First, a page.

Study results clearly show that people who took L-carnitine daily experienced less discomfort from delayed muscle pain. Muscle soreness and tenderness decreased and faster regeneration was observed after training.
A study in a group of ten men, who were given 2 grams of L-carnitine tartrate daily, found that the compound protected their muscles from training injuries. The men underwent MRI under the influence of creatine kinase, hypoxanthine, malondialdehyde and myoglobulin. At the end of the experiments, after squatting, it was found that muscle tissue was less damaged than tissue in the placebo group.
During prolonged physical activity, the use of L-carnitine is very important because it reduces the use of muscle glycogen which allows for energy production. L-carnitine also contributes to the metabolism of branched chain amino acids (BCAAs). The leucine, valine, and isoleucine found in the muscles are converted into a branched form and then combined with L-carnitine. The resulting compounds end up in the bloodstream and are taken up by the liver, where they can be oxidized or used as substrates for gluconeogenesis.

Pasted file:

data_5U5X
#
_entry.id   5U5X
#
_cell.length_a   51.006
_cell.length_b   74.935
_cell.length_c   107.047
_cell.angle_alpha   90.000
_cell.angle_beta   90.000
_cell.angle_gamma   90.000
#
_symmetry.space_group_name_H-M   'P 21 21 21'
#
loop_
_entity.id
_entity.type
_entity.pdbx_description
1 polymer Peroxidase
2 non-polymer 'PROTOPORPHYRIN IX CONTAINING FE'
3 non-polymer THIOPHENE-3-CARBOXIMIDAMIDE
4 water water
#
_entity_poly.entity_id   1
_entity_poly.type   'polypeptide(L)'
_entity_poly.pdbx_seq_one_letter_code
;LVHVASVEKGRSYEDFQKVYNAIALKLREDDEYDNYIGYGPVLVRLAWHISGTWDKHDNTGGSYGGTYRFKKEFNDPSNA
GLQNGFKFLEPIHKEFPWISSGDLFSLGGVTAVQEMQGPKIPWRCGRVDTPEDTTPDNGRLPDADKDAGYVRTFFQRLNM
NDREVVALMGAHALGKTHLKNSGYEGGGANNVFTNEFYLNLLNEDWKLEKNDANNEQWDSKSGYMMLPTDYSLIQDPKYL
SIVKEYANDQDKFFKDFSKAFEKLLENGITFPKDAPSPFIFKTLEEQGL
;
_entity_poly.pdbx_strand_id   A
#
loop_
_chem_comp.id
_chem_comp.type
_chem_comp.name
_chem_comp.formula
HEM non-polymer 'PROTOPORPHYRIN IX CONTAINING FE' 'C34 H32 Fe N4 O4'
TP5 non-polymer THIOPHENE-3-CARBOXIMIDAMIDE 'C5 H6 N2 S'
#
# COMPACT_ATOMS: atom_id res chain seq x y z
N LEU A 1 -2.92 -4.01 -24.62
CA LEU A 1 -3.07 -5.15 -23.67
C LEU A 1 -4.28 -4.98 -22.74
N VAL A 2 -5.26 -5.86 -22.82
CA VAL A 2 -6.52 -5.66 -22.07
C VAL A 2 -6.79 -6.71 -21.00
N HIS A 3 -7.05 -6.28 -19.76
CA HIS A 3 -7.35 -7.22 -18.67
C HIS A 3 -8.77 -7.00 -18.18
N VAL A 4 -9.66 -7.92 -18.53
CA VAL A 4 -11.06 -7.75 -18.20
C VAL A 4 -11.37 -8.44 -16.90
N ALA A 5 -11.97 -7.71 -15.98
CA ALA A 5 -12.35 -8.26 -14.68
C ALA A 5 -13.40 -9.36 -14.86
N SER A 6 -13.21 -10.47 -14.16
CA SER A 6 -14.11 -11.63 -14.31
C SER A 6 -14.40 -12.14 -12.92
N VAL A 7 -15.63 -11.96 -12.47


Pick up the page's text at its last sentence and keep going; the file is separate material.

L-carnitine is beneficial for the athlete's body
The properties of L-carnitine are multiple, which is why it should not only be associated with the weight loss process. It performs many other functions in the body and its metabolites are involved in many metabolic processes. No effect on the androgen receptor, decreased muscle glycogen utilization or antioxidant properties are known. These properties can be widely used in bodybuilding activities. People who engage in intense physical activity have a special demand for this component. The recommended daily dose of L-carnitine should be 500-2000 mg.